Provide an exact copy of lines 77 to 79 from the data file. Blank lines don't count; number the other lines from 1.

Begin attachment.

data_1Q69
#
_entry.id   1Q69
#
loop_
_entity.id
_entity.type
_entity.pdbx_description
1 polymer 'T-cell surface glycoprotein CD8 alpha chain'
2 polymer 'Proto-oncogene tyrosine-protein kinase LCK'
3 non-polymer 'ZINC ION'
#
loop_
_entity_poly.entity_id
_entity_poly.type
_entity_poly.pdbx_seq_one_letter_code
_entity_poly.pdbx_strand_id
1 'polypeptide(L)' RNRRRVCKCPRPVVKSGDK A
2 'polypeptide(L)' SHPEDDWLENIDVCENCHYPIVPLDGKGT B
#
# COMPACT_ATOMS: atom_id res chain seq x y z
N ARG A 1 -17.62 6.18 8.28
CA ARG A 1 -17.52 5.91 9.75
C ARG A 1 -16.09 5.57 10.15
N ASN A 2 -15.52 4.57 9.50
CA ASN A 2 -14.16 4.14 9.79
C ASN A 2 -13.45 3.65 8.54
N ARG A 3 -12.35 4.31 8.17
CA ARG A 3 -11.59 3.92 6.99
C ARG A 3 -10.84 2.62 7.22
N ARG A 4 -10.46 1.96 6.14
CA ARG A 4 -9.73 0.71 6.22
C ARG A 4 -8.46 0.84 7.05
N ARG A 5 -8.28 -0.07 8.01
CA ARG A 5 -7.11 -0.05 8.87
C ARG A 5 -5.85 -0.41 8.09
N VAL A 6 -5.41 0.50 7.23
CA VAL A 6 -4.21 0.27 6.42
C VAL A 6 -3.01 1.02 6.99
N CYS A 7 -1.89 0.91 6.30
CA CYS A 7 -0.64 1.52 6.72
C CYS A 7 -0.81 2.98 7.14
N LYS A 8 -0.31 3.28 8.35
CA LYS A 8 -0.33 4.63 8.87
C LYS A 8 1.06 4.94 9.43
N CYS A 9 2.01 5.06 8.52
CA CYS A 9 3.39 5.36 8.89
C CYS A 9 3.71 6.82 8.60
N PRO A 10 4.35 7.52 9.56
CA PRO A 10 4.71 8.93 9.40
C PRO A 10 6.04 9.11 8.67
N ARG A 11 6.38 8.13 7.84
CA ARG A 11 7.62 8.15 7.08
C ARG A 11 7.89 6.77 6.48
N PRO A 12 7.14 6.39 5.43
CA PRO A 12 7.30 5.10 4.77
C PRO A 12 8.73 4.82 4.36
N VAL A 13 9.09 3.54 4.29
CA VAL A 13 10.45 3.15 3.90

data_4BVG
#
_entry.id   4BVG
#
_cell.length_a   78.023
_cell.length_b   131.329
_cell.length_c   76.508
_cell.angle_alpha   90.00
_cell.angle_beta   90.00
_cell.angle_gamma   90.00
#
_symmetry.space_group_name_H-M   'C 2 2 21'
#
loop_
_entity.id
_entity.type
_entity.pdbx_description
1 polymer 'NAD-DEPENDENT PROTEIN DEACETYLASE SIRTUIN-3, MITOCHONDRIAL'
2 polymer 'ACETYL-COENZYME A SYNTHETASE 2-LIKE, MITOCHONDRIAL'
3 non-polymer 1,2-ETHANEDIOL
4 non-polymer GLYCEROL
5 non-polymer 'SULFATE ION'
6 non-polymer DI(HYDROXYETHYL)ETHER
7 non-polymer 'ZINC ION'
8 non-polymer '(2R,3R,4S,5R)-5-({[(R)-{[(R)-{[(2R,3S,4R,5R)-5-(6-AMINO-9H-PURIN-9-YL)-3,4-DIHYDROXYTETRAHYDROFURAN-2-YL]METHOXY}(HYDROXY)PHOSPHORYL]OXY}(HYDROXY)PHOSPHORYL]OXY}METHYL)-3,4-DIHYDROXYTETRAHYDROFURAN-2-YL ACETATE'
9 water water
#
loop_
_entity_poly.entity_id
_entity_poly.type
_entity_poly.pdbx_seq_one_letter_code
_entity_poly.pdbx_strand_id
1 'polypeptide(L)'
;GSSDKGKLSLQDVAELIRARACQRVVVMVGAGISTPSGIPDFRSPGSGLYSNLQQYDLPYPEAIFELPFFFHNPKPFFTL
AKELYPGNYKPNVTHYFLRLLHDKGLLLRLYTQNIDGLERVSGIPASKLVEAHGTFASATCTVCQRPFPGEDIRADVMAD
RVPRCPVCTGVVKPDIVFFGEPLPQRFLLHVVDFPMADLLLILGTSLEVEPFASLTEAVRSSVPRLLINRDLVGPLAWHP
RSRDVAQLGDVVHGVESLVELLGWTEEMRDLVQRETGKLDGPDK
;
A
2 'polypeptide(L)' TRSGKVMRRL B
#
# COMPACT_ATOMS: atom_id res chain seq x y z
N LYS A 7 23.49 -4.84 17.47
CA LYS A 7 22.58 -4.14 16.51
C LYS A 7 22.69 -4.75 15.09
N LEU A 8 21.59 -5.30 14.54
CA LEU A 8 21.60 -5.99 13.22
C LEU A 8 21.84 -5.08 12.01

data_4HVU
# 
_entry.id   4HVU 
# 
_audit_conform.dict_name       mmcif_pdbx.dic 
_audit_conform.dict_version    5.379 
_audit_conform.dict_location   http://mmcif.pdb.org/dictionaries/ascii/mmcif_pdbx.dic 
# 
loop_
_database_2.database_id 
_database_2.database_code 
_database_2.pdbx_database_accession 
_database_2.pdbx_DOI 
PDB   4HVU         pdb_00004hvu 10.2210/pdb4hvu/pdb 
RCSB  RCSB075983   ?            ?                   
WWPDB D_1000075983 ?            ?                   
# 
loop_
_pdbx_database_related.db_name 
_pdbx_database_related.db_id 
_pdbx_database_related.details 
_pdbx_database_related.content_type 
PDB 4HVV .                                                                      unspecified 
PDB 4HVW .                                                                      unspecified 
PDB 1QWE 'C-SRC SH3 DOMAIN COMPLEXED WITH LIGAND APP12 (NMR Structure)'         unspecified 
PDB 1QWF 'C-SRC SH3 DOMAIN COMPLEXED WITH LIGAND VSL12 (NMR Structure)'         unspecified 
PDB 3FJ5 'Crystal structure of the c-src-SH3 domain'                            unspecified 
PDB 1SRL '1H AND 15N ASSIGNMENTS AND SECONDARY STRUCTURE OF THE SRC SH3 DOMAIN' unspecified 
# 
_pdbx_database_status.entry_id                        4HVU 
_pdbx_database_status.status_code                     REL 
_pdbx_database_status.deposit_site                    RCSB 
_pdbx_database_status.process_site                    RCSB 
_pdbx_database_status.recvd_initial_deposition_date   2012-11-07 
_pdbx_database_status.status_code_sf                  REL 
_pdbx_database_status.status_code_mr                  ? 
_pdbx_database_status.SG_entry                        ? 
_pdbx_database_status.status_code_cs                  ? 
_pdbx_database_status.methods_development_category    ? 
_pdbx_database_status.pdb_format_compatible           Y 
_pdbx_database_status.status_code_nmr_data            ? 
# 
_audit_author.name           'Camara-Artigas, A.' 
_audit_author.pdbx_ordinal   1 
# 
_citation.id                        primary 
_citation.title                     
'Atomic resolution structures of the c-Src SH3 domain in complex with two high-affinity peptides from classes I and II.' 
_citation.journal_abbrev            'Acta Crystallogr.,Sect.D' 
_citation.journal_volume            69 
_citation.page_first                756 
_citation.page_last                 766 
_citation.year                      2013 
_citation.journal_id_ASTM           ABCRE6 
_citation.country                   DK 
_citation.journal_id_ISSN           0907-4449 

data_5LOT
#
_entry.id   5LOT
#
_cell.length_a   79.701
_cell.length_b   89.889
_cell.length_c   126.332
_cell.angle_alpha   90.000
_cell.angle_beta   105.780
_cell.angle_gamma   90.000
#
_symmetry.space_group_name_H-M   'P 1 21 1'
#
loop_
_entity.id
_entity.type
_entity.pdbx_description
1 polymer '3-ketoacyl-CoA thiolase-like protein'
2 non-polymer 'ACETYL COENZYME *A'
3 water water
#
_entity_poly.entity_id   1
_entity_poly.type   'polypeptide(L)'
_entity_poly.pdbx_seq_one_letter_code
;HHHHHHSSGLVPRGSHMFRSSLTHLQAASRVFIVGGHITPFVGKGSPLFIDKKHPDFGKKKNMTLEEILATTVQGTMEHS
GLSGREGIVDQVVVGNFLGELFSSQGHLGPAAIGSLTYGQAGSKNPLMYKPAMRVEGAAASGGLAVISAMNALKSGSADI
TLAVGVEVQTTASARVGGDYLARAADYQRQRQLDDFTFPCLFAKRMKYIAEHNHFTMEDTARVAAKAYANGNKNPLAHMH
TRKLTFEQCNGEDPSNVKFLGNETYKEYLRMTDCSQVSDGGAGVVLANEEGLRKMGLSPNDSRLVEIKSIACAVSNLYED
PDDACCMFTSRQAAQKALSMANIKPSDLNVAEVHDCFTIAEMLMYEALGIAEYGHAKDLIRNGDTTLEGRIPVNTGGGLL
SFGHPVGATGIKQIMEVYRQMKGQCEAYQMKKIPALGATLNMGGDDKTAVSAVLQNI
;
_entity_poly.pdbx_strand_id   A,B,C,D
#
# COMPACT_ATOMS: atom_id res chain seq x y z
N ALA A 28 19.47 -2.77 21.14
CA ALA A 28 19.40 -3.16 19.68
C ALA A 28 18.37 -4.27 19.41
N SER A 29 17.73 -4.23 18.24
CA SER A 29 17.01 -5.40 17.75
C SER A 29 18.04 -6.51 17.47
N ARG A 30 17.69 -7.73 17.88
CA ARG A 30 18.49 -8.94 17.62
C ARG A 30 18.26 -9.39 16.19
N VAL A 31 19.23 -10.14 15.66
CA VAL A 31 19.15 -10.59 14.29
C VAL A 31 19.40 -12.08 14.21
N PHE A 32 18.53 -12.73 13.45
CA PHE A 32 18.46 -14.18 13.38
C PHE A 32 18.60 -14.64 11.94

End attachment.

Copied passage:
1 polymer 'NAD-DEPENDENT PROTEIN DEACETYLASE SIRTUIN-3, MITOCHONDRIAL'
2 polymer 'ACETYL-COENZYME A SYNTHETASE 2-LIKE, MITOCHONDRIAL'
3 non-polymer 1,2-ETHANEDIOL